The beauty of the current board game boom is that so many people are getting to create their dream projects. There’s a much lower barrier of entry so long as you’re willing to put the work into designing, testing, and promoting the game. It’s not an easy undertaking. But the game I’m previewing today, Annapurna: Leave No Trace Behind, is a great example of what hard work can do in the gaming industry. Designed by Becca Horovitz, the game has been in the works for three years before it got its launch on Kickstarter yesterday. I’ve had my hands on it a for a little while, and even got to take part in a charity tournament at GenCon, and I really like it. Why? Well get your climbing boots on and let me tell you.
What’s In The Box?
Annapurna is pretty simple, as components go. It’s a game of cards and minis, but there’s a lot of character to them as one would hope in simpler games. Drawing on the Himalayan setting as well as the climbing hobby, the different cards represent equipment, locations, and obstacles that make up the climbing one of the world’s most dangerous mountains. Cards show things like yetis, chocolate bars, or badly packed gear bags (who decided to bring high heels?); all in a charming hand-drawn art style. Some of the art draws on Hindu or Buddhist imagery and can even get trippy at times.
How’s It Play?
The game got its theme from the basic setup: each player’s cards are laid out in rows to form a triangle, representing the mountain, and it’s each person’s job to get to the top. Each game, players shuffle their decks (which are identical) and then lay their cards out and taking three in hand. From there, players have to climb (either up or sideways) to discover cards, and each card has an effect. Some might let you move again or peek at other player’s cards, others are bad and might send you down the mountain or make you miss a turn. Alternatively, you can replace a card on the table with a card in your hand to make your move easier or affect the other big mechanic in the game: karma.
In Annapurna, you don’t just win by getting to the top of the mountain. You also win by having balanced karma. Most cards have a yin or yang value (it mixes it’s eastern religions a little but nothing too bad) that you have to have in perfect balance at the top of your mountain. Replacing cards on the board to balance it out, or messing up another player’s karma with a card, is an essential part of the game. Sometimes you get lucky and you make it to the top with easily balanced karma, other times you get bogged down and have to spend some time rejiggering things. This is the only time the game was a little bit less fun, as you don’t really have control over your outcome if it ends up like this. It’s rare, however, and competitive mode does a decent job of balancing for these things, but the potential to…ahem…snowball is still there.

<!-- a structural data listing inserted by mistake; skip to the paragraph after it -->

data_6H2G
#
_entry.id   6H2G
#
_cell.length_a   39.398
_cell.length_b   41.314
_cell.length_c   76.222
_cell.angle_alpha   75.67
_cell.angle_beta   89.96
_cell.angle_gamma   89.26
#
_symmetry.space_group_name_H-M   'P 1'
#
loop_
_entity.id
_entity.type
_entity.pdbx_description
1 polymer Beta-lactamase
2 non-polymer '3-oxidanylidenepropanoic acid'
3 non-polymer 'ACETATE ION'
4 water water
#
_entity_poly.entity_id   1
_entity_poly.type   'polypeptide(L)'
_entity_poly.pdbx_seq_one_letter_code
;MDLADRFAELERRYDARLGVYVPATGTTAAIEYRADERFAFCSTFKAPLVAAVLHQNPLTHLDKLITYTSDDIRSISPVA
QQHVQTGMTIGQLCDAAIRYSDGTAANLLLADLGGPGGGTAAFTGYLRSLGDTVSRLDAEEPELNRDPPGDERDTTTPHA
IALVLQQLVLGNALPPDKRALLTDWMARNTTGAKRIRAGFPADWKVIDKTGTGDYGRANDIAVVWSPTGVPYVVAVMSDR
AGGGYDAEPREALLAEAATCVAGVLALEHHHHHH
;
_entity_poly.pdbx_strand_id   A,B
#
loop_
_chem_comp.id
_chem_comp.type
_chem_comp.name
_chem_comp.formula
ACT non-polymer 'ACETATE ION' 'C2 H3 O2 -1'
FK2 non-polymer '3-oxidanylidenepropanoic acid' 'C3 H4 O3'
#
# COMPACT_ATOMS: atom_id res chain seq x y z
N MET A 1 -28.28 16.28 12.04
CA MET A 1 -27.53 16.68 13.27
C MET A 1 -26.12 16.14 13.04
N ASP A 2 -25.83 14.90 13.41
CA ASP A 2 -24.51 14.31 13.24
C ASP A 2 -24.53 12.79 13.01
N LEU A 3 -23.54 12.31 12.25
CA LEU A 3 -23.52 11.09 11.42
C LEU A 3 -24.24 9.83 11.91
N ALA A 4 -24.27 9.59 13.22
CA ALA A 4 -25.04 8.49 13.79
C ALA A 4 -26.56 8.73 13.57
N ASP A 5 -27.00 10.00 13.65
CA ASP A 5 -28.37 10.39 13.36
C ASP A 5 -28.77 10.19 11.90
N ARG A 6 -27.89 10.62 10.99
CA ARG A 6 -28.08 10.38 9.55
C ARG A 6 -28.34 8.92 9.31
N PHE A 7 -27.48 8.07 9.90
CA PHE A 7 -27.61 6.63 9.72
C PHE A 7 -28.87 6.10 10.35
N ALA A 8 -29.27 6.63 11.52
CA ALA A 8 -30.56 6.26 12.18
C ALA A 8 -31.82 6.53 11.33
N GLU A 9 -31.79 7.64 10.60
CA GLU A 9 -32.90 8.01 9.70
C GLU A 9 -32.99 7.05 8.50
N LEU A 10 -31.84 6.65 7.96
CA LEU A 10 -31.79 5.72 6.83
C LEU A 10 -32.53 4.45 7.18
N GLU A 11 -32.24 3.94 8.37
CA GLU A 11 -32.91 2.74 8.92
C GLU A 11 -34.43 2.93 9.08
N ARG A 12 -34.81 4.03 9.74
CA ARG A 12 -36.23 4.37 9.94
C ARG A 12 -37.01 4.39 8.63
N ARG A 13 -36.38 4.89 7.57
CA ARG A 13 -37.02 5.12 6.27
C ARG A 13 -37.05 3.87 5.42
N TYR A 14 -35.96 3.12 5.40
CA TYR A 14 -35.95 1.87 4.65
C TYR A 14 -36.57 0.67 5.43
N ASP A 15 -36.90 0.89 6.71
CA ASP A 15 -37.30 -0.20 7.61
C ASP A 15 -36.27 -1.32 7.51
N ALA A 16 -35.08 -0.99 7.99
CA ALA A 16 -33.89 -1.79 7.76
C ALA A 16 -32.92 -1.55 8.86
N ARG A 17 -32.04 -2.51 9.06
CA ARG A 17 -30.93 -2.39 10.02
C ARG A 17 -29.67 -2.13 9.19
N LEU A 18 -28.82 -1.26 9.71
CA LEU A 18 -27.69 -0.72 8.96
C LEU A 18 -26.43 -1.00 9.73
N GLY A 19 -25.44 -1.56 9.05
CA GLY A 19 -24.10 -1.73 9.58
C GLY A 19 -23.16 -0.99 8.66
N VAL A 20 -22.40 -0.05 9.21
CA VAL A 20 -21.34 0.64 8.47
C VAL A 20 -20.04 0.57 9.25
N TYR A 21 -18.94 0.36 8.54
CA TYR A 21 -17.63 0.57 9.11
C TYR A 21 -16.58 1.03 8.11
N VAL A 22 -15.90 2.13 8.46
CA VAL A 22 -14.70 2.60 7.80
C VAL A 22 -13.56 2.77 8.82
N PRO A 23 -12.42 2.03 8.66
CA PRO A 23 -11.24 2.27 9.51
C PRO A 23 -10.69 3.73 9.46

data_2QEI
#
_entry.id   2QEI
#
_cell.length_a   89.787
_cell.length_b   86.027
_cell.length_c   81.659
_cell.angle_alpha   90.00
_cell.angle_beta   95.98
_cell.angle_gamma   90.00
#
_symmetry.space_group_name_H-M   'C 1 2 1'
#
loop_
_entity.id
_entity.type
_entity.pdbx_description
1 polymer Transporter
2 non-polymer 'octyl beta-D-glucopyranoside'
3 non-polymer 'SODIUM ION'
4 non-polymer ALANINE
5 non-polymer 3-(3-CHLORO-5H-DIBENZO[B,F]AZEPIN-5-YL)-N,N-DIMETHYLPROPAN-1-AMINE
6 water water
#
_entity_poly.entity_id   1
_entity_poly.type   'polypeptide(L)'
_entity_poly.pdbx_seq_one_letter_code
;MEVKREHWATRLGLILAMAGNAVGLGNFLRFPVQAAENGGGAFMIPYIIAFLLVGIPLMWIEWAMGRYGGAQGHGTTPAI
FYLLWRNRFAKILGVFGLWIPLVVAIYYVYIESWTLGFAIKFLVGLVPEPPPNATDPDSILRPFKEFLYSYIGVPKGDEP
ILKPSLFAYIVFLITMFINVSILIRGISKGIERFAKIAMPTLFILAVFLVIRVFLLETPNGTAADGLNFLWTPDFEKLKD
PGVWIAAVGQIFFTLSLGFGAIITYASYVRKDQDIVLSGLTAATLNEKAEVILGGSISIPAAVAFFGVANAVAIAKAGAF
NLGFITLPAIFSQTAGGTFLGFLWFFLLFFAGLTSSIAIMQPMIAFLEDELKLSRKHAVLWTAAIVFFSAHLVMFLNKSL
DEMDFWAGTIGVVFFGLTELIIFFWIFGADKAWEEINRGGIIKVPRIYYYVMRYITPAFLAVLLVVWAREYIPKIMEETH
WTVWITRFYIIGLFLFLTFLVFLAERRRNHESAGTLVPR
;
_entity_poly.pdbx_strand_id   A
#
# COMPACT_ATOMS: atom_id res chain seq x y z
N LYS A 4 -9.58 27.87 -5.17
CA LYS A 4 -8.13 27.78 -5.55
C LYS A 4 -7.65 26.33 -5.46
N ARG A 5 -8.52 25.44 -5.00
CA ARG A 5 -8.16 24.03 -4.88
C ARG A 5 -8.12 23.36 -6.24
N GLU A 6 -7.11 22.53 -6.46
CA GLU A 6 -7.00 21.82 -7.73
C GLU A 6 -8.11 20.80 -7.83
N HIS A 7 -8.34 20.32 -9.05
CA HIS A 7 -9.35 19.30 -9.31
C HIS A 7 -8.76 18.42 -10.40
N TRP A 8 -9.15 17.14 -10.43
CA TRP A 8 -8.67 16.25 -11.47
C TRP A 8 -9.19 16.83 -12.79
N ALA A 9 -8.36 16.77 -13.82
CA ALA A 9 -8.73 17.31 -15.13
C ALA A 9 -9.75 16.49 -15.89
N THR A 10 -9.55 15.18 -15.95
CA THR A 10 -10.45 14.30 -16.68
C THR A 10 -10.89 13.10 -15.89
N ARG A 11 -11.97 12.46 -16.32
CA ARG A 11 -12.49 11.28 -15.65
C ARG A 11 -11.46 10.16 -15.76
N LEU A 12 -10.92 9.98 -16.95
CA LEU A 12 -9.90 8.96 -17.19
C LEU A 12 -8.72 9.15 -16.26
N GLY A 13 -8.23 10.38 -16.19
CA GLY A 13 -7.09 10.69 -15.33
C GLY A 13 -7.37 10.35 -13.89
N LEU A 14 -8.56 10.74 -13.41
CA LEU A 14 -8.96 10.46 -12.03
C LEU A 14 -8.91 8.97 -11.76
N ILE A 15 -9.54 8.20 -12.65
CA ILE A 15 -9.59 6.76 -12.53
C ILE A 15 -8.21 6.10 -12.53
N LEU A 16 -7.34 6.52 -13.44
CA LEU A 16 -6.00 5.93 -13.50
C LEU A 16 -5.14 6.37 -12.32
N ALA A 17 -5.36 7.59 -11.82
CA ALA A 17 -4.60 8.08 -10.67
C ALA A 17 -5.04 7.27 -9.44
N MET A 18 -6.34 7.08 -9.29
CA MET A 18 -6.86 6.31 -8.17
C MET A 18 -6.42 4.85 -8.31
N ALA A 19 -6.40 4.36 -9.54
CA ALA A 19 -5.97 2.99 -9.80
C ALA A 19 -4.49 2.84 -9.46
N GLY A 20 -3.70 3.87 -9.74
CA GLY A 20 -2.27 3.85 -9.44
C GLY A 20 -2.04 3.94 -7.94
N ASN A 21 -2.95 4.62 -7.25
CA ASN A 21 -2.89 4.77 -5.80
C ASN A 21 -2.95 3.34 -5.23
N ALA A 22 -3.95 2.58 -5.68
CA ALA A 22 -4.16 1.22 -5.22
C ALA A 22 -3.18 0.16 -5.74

There’s both a competitive a co-op mode to the game, with the only main difference is how the player interactions work. In the co-op, you use your cards to help other players balance their karma because you can’t win unless everyone has won. In competitive, it’s all about screwing over other climbers.
I’ve seen people compare this game to Chess, and I think that it definitely has a lot of that good strategy to it that people who like more abstract games. It’s a fairly simple game on the surface but, like Annapurna itself, is incredibly deceptive. There’s an insane amount of depth and strategy in this game as you manage your own mountain and keep track of the other climbers (whether you’re helping or hurting them), and you have to do a lot of juggling if you want to win. There’s a luck aspect to is in the initial card placement, but the rules give you plenty of options to adapt. It’s fun with two players, but it’s the most fun with four, when everything is at maximum chaos. It’s one of the most unique and interesting games I’ve played in a long while, and there’s a lot of love and craft that went into it. Definitely worth backing if you can.
You can back Annapurna: Leave No Trace Behind on Kickstarter now, and it runs through November 14th. The basic game is $22, and also includes access to “How To Play” livestreams with Becca. Higher tiers add things like personal instructions, Q&A, a very neat little bag, and (in what seems to be a new norm for Kickstarters) branded face masks.
Images via Fiat Lucre and Becca Horovitz